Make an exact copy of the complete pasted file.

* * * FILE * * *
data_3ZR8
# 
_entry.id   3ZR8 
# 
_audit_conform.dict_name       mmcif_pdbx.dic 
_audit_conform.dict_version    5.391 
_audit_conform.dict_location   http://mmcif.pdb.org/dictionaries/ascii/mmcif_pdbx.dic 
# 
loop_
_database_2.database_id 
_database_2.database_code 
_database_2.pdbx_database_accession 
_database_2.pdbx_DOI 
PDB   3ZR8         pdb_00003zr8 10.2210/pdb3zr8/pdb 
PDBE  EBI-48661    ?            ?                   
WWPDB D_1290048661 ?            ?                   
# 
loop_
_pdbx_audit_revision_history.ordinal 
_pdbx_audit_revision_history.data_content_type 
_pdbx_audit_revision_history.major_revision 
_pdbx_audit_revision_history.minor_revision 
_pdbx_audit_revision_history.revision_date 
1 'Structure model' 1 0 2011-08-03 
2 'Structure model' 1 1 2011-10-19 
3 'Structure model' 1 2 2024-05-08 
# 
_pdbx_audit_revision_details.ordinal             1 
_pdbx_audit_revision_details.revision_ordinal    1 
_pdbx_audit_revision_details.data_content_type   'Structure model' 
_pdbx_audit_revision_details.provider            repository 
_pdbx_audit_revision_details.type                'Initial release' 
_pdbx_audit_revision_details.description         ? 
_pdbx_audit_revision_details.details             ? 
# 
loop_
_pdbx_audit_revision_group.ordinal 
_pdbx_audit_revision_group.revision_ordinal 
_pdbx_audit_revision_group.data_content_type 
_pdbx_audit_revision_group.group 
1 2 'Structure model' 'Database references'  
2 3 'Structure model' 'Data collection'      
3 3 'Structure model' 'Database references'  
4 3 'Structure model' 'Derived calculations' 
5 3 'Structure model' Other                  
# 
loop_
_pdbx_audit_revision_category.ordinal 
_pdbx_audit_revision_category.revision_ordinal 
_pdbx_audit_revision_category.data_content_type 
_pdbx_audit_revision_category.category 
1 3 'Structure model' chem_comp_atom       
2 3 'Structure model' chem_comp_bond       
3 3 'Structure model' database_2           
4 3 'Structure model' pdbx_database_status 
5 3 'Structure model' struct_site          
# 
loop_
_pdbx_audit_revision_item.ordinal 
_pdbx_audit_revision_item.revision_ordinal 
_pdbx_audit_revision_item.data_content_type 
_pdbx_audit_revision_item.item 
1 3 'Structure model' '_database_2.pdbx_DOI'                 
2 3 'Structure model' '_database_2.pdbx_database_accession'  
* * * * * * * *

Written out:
data_3ZR8
# 
_entry.id   3ZR8 
# 
_audit_conform.dict_name       mmcif_pdbx.dic 
_audit_conform.dict_version    5.391 
_audit_conform.dict_location   http://mmcif.pdb.org/dictionaries/ascii/mmcif_pdbx.dic 
# 
loop_
_database_2.database_id 
_database_2.database_code 
_database_2.pdbx_database_accession 
_database_2.pdbx_DOI 
PDB   3ZR8         pdb_00003zr8 10.2210/pdb3zr8/pdb 
PDBE  EBI-48661    ?            ?                   
WWPDB D_1290048661 ?            ?                   
# 
loop_
_pdbx_audit_revision_history.ordinal 
_pdbx_audit_revision_history.data_content_type 
_pdbx_audit_revision_history.major_revision 
_pdbx_audit_revision_history.minor_revision 
_pdbx_audit_revision_history.revision_date 
1 'Structure model' 1 0 2011-08-03 
2 'Structure model' 1 1 2011-10-19 
3 'Structure model' 1 2 2024-05-08 
# 
_pdbx_audit_revision_details.ordinal             1 
_pdbx_audit_revision_details.revision_ordinal    1 
_pdbx_audit_revision_details.data_content_type   'Structure model' 
_pdbx_audit_revision_details.provider            repository 
_pdbx_audit_revision_details.type                'Initial release' 
_pdbx_audit_revision_details.description         ? 
_pdbx_audit_revision_details.details             ? 
# 
loop_
_pdbx_audit_revision_group.ordinal 
_pdbx_audit_revision_group.revision_ordinal 
_pdbx_audit_revision_group.data_content_type 
_pdbx_audit_revision_group.group 
1 2 'Structure model' 'Database references'  
2 3 'Structure model' 'Data collection'      
3 3 'Structure model' 'Database references'  
4 3 'Structure model' 'Derived calculations' 
5 3 'Structure model' Other                  
# 
loop_
_pdbx_audit_revision_category.ordinal 
_pdbx_audit_revision_category.revision_ordinal 
_pdbx_audit_revision_category.data_content_type 
_pdbx_audit_revision_category.category 
1 3 'Structure model' chem_comp_atom       
2 3 'Structure model' chem_comp_bond       
3 3 'Structure model' database_2           
4 3 'Structure model' pdbx_database_status 
5 3 'Structure model' struct_site          
# 
loop_
_pdbx_audit_revision_item.ordinal 
_pdbx_audit_revision_item.revision_ordinal 
_pdbx_audit_revision_item.data_content_type 
_pdbx_audit_revision_item.item 
1 3 'Structure model' '_database_2.pdbx_DOI'                 
2 3 'Structure model' '_database_2.pdbx_database_accession'  